Adobe Illustrator for the iPad
Adobe has just released one of its star apps for the iPad. Well, it was actually released last year in October.
Adobe Illustrator is now available for download on the app store. In order to use it, you need to have a creative cloud account. If you already have an account, there is no cost to you. But you don’t have one, you can purchase a plan here. You don’t need to have an Apple pencil to use Illustrator, but it is a lot of fun to use.
When you open the app, you’ll get the usual home screen like you usually do when you open Illustrator for the desktop. You’ll configure your artboard to your liking and press ‘create’. If you’re familiar with Adobe Fresco, you’ll find that the interfaces are very similar.
Let’s get into the features.
You might notice a white circle around your artboard when using a tool. That circle works like the command/control, option and shift key. You can use it to adjust any shape or tool. If you’re using an Apple pen, you can alternate the tool behavior by double-tapping, tapping and long pressing.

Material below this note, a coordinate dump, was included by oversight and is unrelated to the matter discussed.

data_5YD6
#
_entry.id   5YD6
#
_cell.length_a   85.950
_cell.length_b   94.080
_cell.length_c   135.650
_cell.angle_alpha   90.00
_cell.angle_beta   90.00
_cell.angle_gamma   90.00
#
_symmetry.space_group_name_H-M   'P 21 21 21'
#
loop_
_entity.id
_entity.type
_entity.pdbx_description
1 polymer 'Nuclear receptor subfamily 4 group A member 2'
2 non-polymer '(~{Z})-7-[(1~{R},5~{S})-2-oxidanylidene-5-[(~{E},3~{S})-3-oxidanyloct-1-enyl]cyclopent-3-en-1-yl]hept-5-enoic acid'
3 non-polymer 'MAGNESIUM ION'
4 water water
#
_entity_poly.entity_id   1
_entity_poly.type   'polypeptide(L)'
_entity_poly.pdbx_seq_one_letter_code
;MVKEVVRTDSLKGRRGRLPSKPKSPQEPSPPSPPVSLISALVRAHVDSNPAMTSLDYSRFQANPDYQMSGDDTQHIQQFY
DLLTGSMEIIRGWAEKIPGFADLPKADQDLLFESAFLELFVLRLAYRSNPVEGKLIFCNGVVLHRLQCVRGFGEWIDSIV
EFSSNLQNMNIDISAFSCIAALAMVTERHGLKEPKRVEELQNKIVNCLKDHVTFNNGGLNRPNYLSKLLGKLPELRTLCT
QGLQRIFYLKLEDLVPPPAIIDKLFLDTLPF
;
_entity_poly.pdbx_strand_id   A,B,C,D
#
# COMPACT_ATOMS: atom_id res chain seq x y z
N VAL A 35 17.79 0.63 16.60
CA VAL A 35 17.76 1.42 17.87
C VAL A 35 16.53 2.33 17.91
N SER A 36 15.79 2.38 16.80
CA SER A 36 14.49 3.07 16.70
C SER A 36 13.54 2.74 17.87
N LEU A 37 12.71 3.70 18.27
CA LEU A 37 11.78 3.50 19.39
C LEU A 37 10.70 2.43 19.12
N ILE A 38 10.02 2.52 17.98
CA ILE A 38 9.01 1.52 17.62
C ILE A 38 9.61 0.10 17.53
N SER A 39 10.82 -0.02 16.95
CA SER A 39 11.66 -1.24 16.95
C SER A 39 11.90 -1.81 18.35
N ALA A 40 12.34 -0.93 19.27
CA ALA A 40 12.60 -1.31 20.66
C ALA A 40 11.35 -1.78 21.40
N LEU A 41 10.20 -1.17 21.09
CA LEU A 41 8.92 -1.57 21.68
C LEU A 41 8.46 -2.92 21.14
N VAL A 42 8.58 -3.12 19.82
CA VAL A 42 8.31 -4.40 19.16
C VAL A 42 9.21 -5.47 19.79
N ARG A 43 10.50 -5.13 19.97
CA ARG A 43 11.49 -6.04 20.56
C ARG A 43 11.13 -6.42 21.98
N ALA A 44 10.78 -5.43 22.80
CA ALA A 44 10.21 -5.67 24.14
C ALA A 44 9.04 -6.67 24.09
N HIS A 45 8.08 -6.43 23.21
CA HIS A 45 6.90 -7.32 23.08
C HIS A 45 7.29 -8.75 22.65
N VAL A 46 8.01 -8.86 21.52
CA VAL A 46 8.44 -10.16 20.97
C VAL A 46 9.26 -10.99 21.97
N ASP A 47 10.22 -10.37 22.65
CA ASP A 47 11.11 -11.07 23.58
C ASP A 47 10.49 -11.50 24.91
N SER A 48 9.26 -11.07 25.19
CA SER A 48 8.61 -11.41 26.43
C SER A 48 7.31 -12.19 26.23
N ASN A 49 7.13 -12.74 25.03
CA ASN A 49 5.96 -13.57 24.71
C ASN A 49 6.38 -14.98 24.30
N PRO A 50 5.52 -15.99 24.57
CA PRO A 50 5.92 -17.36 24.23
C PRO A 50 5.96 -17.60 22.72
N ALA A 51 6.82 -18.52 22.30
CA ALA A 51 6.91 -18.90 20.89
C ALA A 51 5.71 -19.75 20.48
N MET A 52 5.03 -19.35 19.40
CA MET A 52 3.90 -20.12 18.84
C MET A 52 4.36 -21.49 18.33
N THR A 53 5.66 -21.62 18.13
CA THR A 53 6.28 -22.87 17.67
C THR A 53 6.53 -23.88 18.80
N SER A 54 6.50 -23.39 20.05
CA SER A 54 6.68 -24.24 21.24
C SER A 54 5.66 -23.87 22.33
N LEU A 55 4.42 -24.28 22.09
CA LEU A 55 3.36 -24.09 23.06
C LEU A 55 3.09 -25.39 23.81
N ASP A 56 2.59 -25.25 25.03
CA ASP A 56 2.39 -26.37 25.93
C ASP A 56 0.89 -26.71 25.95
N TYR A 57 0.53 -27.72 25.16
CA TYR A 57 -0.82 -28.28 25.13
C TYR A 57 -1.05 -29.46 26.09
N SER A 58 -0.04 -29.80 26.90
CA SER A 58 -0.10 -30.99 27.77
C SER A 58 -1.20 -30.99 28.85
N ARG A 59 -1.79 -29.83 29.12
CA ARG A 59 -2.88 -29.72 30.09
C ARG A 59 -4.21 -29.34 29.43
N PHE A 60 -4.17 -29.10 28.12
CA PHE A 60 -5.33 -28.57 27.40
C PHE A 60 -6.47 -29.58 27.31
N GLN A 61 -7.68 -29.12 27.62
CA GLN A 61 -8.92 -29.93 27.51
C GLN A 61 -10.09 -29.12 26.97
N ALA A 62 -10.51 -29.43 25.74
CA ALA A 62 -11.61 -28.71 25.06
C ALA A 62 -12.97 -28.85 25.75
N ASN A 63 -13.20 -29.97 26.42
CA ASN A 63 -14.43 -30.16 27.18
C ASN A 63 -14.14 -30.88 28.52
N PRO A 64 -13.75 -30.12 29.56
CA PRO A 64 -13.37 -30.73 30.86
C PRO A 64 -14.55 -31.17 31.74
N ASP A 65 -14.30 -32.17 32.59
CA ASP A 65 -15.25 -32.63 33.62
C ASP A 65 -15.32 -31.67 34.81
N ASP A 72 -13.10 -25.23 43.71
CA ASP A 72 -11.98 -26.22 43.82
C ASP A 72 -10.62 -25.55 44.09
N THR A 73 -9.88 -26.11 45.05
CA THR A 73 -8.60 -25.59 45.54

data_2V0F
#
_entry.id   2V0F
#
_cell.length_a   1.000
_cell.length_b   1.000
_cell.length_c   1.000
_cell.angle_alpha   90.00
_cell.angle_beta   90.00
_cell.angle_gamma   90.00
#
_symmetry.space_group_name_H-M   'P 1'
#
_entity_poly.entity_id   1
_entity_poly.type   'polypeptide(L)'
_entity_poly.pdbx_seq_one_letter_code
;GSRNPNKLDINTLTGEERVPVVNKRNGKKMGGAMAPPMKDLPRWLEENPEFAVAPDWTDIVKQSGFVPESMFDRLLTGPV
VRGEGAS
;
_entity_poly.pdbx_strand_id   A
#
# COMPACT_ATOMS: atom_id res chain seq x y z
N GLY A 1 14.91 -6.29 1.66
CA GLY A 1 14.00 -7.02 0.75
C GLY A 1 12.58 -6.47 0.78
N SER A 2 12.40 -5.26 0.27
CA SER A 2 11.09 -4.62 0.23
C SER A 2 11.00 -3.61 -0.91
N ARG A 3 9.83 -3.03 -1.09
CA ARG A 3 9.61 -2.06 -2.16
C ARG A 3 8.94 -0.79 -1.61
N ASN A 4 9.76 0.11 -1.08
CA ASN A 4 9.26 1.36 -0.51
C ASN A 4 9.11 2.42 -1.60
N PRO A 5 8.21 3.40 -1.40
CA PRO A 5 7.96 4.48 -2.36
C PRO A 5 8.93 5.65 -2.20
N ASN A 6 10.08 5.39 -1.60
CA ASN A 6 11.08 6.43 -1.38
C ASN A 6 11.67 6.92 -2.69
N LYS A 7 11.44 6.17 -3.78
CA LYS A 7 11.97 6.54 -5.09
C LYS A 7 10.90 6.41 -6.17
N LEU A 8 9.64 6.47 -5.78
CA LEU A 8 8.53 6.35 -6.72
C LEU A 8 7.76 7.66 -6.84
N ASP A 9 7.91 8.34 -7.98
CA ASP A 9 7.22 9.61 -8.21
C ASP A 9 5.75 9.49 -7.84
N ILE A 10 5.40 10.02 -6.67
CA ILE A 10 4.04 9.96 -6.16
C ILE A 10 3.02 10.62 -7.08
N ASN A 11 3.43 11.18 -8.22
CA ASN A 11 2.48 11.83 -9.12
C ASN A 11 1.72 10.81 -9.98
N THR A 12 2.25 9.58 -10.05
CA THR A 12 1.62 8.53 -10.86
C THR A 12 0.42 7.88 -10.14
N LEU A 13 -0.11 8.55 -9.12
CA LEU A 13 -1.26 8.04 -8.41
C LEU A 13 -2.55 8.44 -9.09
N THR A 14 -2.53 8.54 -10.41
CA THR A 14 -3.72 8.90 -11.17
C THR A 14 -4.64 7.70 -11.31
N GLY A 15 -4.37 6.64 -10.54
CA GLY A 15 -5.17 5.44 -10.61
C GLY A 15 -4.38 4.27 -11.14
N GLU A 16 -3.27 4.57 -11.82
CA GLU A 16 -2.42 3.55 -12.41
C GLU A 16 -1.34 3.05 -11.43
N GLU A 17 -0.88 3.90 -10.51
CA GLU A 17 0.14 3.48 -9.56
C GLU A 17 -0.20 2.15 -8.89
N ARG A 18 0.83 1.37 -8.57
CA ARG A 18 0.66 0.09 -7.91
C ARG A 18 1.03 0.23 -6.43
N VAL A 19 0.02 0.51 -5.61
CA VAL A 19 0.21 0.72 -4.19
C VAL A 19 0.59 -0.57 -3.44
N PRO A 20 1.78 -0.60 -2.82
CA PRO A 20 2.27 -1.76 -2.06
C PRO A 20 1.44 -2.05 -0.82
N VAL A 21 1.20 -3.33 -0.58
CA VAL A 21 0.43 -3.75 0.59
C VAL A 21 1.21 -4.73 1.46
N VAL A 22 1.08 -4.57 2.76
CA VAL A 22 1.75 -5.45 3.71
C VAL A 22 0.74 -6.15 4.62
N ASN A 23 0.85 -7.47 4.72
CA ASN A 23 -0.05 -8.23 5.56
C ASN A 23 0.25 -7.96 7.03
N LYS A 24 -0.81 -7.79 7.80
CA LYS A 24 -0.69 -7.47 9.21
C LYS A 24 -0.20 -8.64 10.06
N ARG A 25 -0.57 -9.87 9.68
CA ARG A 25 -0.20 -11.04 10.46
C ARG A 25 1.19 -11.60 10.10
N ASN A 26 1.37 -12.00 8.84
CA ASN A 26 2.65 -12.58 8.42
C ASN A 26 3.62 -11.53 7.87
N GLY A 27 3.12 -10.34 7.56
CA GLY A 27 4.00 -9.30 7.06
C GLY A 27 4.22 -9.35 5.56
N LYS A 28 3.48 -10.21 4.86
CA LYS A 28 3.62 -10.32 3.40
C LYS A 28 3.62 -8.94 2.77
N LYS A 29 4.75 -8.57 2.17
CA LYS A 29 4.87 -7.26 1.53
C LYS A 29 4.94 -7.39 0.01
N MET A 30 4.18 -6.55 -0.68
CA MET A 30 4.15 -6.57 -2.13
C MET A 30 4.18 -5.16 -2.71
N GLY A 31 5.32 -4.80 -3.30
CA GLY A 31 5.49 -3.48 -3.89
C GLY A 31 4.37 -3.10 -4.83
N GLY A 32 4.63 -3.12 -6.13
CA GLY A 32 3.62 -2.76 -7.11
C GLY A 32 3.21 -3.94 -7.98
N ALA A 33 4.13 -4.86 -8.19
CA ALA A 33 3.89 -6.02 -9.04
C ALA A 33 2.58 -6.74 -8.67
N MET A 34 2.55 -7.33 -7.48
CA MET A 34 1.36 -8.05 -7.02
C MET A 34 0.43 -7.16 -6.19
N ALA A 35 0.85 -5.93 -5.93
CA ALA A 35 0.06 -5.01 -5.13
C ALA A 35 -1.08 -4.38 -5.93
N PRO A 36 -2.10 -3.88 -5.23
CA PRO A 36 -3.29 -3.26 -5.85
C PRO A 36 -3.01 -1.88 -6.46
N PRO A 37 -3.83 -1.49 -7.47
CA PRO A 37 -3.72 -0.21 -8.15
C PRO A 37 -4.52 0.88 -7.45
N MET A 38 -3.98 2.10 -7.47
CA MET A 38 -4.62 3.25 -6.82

Things like opacity, stroke weight, locking, duplication, arrangement, delete and smart delete can be found on a menu that drops down when you select an object.
The properties menu can be located to the right. From top to bottom are the menus for the layers, properties and precision. Layers display your layers and can show you which layer you’re on. Properties allow you to adjust the object you select. The precision menu has things like grids and guides.
Under the properties menu is the taskbar. You have the combining shapes, arrangement, path refinement, type and repeat tools.
Combining shapes on the desktop can be a little difficult because you can’t see the changes right away. On the iPad version, the panel already displays the outcome of each option.
It works just like the desktop version, but not at the same time. The path smoothing option on the iPad makes drawing a breeze. Combined with the Apple pencil? It’s a game changer. It’s just a whole ‘nother experience. The desktop has a similar smoothing experience, but it’s buried somewhere and it’s just easier on the iPad because it’s already there.
Are you going to be using Illustrator for the iPad? Did we miss anything? Let us know what you think!